The Nigerian economy is at high risk of experiencing its first full-year recession since 1987, after output contracted 0.4% in 1Q from a year earlier. A drop in oil output to a 27-year low and paralysis in other sectors due to fuel and foreign-exchange shortages mean that economic growth is likely to be more sharply negative in the remaining quarters of 2016. While a devaluation of the naira should boost activity over the medium term, it is likely to add to the headwinds for domestic demand growth in the second half.
The economy was expected to deteriorate in 1Q, given its travails, but the drop in oil production was actually less damaging to activity than anticipated, dragging on real GDP growth by only 0.2 percentage point in the period compared with 0.7 percentage point in 4Q and 0.6 percentage point on average in 2015. Oil production of 2.11 million barrels per day for 1Q, as reported by the Nigerian Statistics Office, was at the top end of estimates of 1.8-2.1 million, in a Bloomberg survey and as quoted by the U.S. Department of Energy.
Instead, it was manufacturing that experienced the sharpest drop in activity, falling by 7.0% year over year. This is likely to have been partly connected to a decline in domestic demand but also to the difficulties of importing input materials, due to foreign-exchange controls imposed by the Nigerian authorities last year to defend the naira.
While service-sector growth was positive, it was a mere 0.3% year over year compared with 4.8% in 2015. As a result, services contributed only 0.2 percentage point to headline growth in 1Q compared with 2.7 percentage point in 2015, 4.0 percentage point in 2014 and 4.7 percentage point in 2013. This shows how the dwindling of hydrocarbon revenue since the drop in the price of oil in late 2014 has affected domestic demand. While agriculture was the only sector growing at close to recent trend rates — 3.1% compared with 3.7% in 2015 and 4.3% in 2014 — it appears not to have benefited materially from any import substitution as the cost of overseas foodstuff has risen.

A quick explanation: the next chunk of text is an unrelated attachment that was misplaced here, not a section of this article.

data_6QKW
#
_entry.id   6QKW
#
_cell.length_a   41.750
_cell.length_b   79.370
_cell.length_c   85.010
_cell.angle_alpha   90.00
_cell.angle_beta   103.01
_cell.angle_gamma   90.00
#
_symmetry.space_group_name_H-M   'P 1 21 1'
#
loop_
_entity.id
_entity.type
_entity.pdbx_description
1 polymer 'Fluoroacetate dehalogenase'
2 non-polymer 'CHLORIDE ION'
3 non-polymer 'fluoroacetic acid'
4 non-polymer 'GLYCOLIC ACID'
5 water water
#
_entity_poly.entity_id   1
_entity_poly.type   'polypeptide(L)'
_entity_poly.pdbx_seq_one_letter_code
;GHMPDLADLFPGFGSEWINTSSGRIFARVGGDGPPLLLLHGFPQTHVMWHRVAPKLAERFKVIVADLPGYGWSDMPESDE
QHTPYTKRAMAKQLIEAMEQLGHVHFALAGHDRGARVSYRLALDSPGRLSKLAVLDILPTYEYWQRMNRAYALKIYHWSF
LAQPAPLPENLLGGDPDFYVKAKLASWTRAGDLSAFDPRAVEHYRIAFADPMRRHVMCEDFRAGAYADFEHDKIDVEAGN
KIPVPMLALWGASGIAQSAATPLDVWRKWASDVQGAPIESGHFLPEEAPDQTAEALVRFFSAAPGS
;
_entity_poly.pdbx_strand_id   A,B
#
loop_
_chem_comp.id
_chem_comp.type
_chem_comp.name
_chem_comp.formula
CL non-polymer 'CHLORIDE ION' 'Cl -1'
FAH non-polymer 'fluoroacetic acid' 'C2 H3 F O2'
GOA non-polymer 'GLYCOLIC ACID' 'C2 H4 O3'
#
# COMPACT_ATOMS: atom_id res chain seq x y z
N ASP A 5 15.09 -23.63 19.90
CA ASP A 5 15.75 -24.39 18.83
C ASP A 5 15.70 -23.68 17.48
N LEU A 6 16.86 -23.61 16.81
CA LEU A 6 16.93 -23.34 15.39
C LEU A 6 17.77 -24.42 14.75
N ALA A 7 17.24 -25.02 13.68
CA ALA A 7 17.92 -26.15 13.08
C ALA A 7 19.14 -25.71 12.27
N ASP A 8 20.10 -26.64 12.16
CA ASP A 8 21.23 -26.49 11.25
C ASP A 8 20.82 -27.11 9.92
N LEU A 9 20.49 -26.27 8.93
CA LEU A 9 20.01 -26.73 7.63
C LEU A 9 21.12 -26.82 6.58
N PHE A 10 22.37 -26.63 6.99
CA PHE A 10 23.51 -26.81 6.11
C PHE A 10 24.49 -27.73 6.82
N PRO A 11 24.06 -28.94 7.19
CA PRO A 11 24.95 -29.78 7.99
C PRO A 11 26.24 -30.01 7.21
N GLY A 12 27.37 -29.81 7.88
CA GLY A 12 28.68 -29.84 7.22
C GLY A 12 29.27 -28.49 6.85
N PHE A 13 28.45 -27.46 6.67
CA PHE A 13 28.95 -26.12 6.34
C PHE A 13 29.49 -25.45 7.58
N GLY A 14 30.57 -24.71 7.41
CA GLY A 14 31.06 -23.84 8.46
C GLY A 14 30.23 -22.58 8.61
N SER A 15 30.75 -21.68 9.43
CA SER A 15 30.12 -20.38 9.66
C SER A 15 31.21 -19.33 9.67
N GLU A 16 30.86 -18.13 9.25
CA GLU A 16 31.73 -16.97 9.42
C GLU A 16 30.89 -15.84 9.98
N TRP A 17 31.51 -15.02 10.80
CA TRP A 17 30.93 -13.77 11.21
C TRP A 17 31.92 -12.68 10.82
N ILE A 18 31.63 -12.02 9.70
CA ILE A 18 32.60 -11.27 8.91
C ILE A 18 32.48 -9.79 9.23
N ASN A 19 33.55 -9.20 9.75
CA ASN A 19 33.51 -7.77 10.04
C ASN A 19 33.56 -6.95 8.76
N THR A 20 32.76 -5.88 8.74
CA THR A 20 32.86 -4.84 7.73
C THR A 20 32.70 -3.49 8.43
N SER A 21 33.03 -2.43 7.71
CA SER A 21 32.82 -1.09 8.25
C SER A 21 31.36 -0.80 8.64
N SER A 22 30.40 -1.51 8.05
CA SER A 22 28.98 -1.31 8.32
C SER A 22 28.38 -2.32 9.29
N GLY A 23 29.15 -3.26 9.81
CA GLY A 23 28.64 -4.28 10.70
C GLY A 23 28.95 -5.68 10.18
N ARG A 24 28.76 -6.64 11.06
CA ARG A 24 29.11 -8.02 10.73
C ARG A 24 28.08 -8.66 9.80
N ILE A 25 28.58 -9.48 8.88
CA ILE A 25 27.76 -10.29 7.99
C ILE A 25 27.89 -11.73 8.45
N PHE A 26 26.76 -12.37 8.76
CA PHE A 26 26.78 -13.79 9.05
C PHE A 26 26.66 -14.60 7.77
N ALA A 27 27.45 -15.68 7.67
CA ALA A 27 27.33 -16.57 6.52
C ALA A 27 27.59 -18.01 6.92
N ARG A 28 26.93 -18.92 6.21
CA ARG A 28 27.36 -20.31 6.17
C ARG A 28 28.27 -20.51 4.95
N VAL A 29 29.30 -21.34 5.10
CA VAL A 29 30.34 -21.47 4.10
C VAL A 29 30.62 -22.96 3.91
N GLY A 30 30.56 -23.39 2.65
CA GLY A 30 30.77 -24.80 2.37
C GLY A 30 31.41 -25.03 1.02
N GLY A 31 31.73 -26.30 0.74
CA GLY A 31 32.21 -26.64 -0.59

The weak 1Q reading and the likelihood that reduced oil production will constitute a stronger drag on activity in the remaining quarters means that Nigeria faces a high risk of experiencing its first calendar-year economic recession since 1987. A technical recession could come as soon as 2Q. BI Economics’ estimates of quarterly growth, on a seasonally adjusted basis, suggest the economy contracted by 1.5% in 1Q, the first negative reading since 3Q11. Attacks by Niger Delta militants have reduced oil output by 30% this year, bringing it to 1.4 million barrels per day, the lowest in 27 years, according to Oil Minister of State Emmanuel Kachikwu.
A number of foreign oil companies have declared force majeure on shipments from oil terminals so far this year, starting with Shell in February. There is a risk of further attacks, as it is unlikely that the government and the militants will resolve the dispute in the near term. With the fiscal deficit legally capped at 3.0% of GDP, lower oil production will also have a direct impact on how much the government can spend this year — the prolonged delay in passing the 2016 budget until early May has also affected expenditure. Add to this the shortage of fuel and foreign exchange and it is clear that economic growth could be more sharply negative in the remaining quarters of the year.
With Nigeria’s population estimated to be growing by 2.5% annually, living standards are now stagnating, following the drop in oil prices in mid-2014. GDP per capita is likely to slide further as higher black-market rates for foreign-exchange push up inflation, which has prompted a reaction from the Central Bank of Nigeria. The CBN held its policy rate at 12% on May 24, but Governor Godwin Emefiele said it was time to introduce greater flexibility in the management of the foreign-exchange market. With President Muhammadu Buhari still appearing opposed to a devaluation, it remains to be seen to what extent capital controls will be relaxed and the market allowed to determine the value of the naira.
A weaker currency would undoubtedly weigh on domestic demand and growth in the near term but should spur foreign investment and increase the competitiveness of domestically produced goods. The latest Bloomberg survey was published before the 1Q GDP data were released, and the weakness of growth means the expectations of a 2.5% expansion for 2016 will probably be disappointed. This poor start to the year could lay the ground for a rebound exceeding the 3.5% expansion projected for 2017. That would depend on the unrest in the Niger delta being resolved, either politically or militarily, and a shift toward more market-based economic policy by the Buhari administration.